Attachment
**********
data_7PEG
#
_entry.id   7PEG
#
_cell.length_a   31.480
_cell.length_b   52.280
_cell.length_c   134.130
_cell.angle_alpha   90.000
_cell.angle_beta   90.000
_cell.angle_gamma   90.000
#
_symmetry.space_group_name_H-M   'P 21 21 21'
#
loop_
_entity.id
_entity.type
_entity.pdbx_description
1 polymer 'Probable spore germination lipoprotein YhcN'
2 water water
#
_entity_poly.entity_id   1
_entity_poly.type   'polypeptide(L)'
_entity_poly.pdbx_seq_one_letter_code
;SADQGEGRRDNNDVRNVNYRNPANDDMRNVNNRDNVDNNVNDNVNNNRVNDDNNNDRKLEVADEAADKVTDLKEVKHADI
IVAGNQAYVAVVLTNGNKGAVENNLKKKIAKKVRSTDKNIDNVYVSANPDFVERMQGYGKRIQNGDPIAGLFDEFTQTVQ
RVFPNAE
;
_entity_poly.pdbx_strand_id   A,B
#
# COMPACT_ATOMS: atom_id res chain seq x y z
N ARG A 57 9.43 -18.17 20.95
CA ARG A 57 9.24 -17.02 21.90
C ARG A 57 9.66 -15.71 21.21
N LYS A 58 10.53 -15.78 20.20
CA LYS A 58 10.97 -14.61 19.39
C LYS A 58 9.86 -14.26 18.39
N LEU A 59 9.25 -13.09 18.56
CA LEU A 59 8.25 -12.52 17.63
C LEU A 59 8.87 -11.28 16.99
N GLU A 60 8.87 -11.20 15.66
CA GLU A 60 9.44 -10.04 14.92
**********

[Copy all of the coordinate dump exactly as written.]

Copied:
data_7PEG
#
_entry.id   7PEG
#
_cell.length_a   31.480
_cell.length_b   52.280
_cell.length_c   134.130
_cell.angle_alpha   90.000
_cell.angle_beta   90.000
_cell.angle_gamma   90.000
#
_symmetry.space_group_name_H-M   'P 21 21 21'
#
loop_
_entity.id
_entity.type
_entity.pdbx_description
1 polymer 'Probable spore germination lipoprotein YhcN'
2 water water
#
_entity_poly.entity_id   1
_entity_poly.type   'polypeptide(L)'
_entity_poly.pdbx_seq_one_letter_code
;SADQGEGRRDNNDVRNVNYRNPANDDMRNVNNRDNVDNNVNDNVNNNRVNDDNNNDRKLEVADEAADKVTDLKEVKHADI
IVAGNQAYVAVVLTNGNKGAVENNLKKKIAKKVRSTDKNIDNVYVSANPDFVERMQGYGKRIQNGDPIAGLFDEFTQTVQ
RVFPNAE
;
_entity_poly.pdbx_strand_id   A,B
#
# COMPACT_ATOMS: atom_id res chain seq x y z
N ARG A 57 9.43 -18.17 20.95
CA ARG A 57 9.24 -17.02 21.90
C ARG A 57 9.66 -15.71 21.21
N LYS A 58 10.53 -15.78 20.20
CA LYS A 58 10.97 -14.61 19.39
C LYS A 58 9.86 -14.26 18.39
N LEU A 59 9.25 -13.09 18.56
CA LEU A 59 8.25 -12.52 17.63
C LEU A 59 8.87 -11.28 16.99
N GLU A 60 8.87 -11.20 15.66
CA GLU A 60 9.44 -10.04 14.92